When we started to deal with the kid’s health issues, research, and kind of come to terms with everything – I discovered that I had significant food intolerances and gut health issues that had caused me not to absorb nutrients properly. My body basically didn’t give my kids what they needed, which resulted in their conditions. As I was doing research, cannabis kept coming up. And as much as I wanted to ignore it and my husband’s passion, cannabis kept coming into my view. So I always say it was then that I started to drink the “Cannabis Kool–Aid” I really started to research the plant more. I also started having more thorough conversations with my husband about what he knew.

We tried to figure out a way to be in Wisconsin and start Whole Plant Technologies. So, we began lobbying in Wisconsin. However, the CBD bill was really only an awful solution. We then worked in Minnesota with a couple of different companies that were looking to get licensure. One of the companies we helped with their licensing proposal wasn’t one of the 2 chosen. At that point, we decided to send Jody out to Oregon to start prototyping his trade. About a week after he went out to Oregon, Jody got called from Minnesota. One of the 2 companies he had worked with did get licensure. Jody ended up coming back and working for them.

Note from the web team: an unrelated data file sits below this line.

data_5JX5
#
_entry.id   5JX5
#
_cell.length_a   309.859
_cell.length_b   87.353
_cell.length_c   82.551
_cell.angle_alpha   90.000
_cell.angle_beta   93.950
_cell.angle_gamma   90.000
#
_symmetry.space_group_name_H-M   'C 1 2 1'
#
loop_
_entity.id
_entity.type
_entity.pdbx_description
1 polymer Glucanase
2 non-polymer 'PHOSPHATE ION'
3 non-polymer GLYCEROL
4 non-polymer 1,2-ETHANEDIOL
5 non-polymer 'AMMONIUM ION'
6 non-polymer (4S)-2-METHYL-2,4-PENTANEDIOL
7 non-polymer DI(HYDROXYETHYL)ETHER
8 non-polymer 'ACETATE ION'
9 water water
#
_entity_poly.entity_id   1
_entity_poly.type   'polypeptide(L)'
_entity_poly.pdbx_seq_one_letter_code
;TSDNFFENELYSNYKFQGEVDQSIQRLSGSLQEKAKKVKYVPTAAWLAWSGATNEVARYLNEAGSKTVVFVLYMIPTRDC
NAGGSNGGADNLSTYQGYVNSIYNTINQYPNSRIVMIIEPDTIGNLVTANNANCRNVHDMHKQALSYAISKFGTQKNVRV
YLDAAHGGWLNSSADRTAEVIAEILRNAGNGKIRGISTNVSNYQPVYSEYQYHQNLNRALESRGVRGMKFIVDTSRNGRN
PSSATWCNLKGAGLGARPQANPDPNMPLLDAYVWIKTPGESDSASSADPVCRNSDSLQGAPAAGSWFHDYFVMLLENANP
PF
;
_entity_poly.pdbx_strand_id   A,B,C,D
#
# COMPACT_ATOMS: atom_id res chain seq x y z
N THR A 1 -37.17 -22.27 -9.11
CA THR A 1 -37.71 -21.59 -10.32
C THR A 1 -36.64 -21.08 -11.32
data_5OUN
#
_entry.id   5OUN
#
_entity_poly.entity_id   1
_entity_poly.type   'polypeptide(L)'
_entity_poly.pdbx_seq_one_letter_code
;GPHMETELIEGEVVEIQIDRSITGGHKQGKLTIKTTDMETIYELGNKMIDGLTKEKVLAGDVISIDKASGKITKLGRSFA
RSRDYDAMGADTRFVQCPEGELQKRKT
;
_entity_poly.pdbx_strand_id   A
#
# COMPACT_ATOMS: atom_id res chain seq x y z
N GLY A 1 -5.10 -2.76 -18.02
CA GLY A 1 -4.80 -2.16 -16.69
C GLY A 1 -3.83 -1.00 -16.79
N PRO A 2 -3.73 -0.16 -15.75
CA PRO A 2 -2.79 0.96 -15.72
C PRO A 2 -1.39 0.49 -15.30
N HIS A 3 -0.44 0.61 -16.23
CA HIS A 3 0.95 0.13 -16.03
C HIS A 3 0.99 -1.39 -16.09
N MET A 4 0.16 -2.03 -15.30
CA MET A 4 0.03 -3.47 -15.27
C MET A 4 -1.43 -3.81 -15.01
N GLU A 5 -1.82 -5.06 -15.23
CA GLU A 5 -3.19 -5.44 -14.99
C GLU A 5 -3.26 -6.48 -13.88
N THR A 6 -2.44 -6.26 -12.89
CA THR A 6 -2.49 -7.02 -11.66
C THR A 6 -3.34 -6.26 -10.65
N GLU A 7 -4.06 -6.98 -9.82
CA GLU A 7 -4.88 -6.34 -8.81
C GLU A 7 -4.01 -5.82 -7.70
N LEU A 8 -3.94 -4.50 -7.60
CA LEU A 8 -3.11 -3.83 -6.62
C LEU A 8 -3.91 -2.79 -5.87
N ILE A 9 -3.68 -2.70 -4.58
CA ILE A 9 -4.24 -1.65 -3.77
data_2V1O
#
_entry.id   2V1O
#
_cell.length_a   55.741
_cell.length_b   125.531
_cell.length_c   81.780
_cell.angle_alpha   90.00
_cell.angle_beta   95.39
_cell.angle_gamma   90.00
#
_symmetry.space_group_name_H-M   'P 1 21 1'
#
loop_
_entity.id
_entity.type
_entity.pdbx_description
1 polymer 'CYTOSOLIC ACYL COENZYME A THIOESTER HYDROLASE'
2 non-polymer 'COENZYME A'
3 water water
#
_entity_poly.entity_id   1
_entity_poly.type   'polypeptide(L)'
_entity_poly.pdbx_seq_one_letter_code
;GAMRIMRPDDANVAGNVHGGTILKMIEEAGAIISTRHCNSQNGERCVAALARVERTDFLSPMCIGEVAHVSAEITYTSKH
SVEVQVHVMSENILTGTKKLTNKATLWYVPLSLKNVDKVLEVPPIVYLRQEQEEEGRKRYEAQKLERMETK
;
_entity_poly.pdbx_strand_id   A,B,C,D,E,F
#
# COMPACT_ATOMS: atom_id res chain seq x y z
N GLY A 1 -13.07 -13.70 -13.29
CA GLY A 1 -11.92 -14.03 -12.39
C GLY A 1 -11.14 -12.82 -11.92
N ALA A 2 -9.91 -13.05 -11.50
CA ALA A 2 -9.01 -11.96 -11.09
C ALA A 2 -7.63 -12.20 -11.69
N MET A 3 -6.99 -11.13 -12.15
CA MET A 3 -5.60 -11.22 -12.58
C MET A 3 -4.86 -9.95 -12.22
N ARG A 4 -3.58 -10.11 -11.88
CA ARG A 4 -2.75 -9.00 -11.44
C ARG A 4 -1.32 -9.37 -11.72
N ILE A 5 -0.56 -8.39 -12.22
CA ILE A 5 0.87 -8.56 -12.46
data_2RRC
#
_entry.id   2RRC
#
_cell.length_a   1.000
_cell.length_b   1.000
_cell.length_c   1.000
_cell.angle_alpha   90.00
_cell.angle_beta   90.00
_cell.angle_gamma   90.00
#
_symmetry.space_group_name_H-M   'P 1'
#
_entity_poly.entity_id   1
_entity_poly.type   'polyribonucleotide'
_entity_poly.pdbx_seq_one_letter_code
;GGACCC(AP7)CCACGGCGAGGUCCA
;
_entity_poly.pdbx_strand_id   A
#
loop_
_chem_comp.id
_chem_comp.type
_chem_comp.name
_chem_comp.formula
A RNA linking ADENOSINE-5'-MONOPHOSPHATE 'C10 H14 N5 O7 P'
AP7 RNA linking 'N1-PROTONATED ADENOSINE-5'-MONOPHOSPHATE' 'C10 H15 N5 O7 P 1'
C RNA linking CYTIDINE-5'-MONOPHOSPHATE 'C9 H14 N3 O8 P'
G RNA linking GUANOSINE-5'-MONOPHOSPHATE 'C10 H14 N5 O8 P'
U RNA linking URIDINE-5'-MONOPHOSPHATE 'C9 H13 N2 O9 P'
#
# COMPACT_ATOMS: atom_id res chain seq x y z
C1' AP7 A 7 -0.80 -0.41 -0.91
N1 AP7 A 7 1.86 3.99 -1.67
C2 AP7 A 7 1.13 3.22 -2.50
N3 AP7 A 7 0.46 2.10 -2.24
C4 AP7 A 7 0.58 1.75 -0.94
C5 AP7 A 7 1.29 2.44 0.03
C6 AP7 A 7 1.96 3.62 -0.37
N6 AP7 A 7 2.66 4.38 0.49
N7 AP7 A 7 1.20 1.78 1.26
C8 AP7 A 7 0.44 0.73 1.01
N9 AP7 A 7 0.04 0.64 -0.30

However, the relationship there with his intellectual property wasn’t quite right in terms of what he would have to give up and not get back. So, we decided to send Jody back out to Oregon again about 9-10 months ago to continue his path of prototyping. From there, I worked on developing the back-end design of Whole Plant Technologies. It’s been a 3-year process in total. In the last year, we’ve been working super diligently on launching the company.

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What do you enjoy most about what you do?